Bolinas became the first community in the nation to test negative for Covid-19, researchers announced last week. Not a single infection was detected out of 1,845 tests performed on Bolinas residents, essential workers and West Marin first responders during the week of April 20.
The number of people tested accounts for more than 90 percent of the town’s population, so it is unlikely that more than a handful of people are infected, said Dr. Bryan Greenhouse, an infectious disease expert at the University of California, San Francisco.
“Even though it doesn’t necessarily mean you can rip off your mask and start partying, you should feel much more safe and comfortable in your environment,” Dr. Greenhouse said in a Zoom meeting on Saturday. “If people have had this fear that many of us have had, of ‘Am I going to be infected? Are these practices enough?,’ you can be a bit more reassured that yes, at least for this town at this time, those precautions seem to be working quite well.”
It’s a moment of cautious celebration for the town, whose residents organized to make a task that has challenged governments look easy. The public face of the project, venture capitalist Jyri Engestrom, said he has fielded inquiries from places as far away as Uganda, Finland and New Zealand as well as some 30 communities in California that are asking how to implement community testing. Mr. Engestrom and his associates will release a playbook for community self-testing in coming weeks.
Researchers are trying to get each participant to complete an online survey before releasing demographic data, and the team is confident their outreach was successful in bringing in harder-to-reach people. Testers spent the last day visiting those unable to leave their homes, and the drive-through site was accessible to anyone.
“One day, in one lane, we had a car, a man on a bicycle, a young man on a skateboard and a woman in her tennis shoes all lined up in a row, and I thought, ‘All right, we’ve taken down those barriers,’” Dr. Aenor Sawyer said.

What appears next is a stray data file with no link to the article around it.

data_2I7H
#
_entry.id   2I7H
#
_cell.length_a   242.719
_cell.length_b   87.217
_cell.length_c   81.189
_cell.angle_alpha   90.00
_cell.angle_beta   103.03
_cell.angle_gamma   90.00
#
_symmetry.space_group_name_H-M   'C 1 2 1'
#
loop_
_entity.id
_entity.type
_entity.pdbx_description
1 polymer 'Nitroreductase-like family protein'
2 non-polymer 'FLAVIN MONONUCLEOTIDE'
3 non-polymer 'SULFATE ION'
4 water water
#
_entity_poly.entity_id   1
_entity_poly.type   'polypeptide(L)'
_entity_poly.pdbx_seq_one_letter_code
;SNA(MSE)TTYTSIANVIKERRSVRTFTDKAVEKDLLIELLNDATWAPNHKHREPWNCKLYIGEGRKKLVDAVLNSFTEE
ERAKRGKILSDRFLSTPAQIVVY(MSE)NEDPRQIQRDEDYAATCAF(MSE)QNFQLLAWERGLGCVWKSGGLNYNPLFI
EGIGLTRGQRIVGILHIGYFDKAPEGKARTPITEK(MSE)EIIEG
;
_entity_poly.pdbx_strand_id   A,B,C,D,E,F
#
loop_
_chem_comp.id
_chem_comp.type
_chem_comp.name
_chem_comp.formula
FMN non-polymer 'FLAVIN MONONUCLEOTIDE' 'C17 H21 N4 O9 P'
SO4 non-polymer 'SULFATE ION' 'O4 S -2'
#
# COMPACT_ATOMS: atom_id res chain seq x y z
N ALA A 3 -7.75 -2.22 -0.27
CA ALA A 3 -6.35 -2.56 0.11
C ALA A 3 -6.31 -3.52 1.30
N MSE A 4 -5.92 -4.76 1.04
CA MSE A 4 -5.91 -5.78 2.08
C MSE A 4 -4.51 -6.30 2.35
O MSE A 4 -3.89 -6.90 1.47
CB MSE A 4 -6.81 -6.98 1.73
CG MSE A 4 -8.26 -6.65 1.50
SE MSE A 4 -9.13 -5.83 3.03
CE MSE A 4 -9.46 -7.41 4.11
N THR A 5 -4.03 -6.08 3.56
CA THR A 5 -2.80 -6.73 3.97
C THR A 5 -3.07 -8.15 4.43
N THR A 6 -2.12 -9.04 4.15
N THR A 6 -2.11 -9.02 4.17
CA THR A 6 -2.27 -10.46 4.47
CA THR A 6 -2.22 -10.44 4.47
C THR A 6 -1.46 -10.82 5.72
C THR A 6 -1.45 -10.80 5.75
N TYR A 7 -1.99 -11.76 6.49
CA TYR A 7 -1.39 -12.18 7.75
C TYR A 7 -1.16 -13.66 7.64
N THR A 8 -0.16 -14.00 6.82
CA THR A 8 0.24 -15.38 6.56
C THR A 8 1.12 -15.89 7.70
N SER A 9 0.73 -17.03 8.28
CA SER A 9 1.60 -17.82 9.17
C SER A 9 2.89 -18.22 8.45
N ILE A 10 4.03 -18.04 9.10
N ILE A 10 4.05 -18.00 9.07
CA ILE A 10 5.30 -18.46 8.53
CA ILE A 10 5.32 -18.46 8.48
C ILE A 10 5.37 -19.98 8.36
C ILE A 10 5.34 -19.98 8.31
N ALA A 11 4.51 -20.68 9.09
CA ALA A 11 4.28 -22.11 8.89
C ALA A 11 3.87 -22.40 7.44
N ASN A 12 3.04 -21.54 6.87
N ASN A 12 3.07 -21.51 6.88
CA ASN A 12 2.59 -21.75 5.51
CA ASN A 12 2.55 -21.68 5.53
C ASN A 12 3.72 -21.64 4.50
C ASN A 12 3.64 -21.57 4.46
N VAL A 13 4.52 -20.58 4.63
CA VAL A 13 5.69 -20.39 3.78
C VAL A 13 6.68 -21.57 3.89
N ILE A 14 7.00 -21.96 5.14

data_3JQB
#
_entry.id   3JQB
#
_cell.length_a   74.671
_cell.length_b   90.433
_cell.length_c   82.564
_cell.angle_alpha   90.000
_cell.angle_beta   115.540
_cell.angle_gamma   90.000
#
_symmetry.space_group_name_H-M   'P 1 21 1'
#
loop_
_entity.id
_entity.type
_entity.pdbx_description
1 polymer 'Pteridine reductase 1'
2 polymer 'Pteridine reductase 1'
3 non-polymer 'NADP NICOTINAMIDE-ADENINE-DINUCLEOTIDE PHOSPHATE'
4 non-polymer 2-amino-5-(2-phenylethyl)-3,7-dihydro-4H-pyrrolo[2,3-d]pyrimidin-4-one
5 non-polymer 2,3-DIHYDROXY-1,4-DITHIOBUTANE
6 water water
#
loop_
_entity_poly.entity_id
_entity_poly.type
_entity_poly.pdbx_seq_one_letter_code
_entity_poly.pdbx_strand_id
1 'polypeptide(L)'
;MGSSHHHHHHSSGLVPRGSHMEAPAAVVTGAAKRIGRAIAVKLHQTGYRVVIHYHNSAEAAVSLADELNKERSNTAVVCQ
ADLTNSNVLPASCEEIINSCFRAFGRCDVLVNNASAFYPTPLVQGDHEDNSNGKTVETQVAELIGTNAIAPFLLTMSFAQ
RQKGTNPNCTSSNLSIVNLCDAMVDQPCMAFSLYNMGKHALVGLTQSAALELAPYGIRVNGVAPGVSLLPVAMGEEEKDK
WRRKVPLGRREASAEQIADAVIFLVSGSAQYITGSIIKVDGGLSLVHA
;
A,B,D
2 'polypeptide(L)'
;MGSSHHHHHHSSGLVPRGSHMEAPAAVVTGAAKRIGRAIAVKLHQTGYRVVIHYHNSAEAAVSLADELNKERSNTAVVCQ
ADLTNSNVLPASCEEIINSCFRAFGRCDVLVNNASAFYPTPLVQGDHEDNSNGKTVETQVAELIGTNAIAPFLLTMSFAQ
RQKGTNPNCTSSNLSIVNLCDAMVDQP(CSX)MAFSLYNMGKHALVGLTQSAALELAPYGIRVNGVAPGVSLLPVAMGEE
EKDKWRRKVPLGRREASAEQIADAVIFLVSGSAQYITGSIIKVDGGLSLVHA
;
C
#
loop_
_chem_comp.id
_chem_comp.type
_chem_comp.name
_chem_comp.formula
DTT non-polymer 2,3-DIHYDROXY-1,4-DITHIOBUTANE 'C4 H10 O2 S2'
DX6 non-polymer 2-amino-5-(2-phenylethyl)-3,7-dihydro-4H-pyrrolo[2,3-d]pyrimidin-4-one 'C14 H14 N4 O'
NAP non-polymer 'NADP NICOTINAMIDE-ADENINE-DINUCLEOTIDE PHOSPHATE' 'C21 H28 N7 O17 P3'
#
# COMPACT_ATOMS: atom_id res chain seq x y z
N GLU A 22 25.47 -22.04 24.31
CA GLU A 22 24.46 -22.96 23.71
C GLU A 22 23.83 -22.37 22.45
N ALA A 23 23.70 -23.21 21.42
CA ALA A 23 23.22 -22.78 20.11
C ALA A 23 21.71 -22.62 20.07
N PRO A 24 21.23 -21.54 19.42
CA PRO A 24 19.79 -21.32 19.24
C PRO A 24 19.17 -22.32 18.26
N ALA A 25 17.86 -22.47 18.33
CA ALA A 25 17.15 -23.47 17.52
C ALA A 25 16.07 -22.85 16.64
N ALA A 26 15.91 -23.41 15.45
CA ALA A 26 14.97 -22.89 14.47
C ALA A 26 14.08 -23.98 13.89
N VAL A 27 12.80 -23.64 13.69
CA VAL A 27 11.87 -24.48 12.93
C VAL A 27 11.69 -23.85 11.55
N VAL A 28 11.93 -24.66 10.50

The project was anchored by an initial $100,000 donation and over 150 smaller contributions, and hundreds of volunteers lent countless hours. “It was incredible to see all of the community volunteers that stepped up in all facets of getting the project completed,” fire chief George Krakauer said. “I feel personally honored to have been a part of the project.”
The results will inform Dr. Matt Willis, the public health officer for Marin County, as he makes decisions around the county’s Covid-19 response. He visited the site and applied some of the operational details to a new drive-through testing site the county established in the Canal neighborhood of San Rafael last week.
The results also reassured him that the early shelter order was a critical step, and that relatively isolated communities can avoid widespread infection despite their proximity to infection hotspots.
The testing in Bolinas was followed by U.C.S.F. testing of residents and workers in the densely populated Mission District of San Francisco. There, 62 of 2,959 participants tested positive, a 2.1 percent infection rate.
“It wasn’t that Bolinas was not at risk, it was that you did the right thing to prevent disease in the context of risk,” Dr. Willis said.
His biggest concern is that the results will give people a false sense of security. The fact that not many people are infected means that more people are susceptible, and essential workers will continue to travel into town. People should continue to practice physical distancing and adhere to the shelter order.
“We may have dodged one bullet, but there is a lot of marksmen still out there shooting, and there are many more bullets,” he said.
Because transmission is low or nonexistent, a second round of testing is not being planned.
Results for the antibody tests, which detect past infection, are expected later this month.